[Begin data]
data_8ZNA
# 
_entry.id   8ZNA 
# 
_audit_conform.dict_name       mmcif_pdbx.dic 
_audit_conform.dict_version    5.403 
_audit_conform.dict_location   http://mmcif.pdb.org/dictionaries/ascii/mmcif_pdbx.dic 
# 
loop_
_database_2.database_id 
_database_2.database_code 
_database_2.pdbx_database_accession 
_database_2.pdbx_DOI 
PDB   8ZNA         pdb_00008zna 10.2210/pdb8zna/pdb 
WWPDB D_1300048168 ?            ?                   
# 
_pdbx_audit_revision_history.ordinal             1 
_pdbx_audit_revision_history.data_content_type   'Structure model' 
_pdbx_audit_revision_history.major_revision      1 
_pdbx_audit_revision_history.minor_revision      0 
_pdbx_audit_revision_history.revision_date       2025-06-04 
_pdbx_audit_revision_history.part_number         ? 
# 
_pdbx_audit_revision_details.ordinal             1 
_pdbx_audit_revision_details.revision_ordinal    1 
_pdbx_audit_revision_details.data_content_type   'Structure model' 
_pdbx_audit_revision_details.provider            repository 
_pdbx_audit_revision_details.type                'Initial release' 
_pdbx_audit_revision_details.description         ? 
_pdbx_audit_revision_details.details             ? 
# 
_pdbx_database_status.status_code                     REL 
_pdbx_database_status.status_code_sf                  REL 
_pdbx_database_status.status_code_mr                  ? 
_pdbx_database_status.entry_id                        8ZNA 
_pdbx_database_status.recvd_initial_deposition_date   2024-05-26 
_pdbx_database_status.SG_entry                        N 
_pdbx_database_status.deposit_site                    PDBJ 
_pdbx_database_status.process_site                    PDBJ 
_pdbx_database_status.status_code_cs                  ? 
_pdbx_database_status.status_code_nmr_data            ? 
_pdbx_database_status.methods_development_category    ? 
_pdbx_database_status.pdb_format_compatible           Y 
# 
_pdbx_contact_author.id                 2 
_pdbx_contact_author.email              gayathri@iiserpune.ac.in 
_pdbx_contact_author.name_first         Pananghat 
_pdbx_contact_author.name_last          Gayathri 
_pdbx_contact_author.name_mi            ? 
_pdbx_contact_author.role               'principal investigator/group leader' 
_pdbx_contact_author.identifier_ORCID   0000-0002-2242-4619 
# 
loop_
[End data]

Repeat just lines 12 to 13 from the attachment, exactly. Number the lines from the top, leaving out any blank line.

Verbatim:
_database_2.pdbx_database_accession 
_database_2.pdbx_DOI 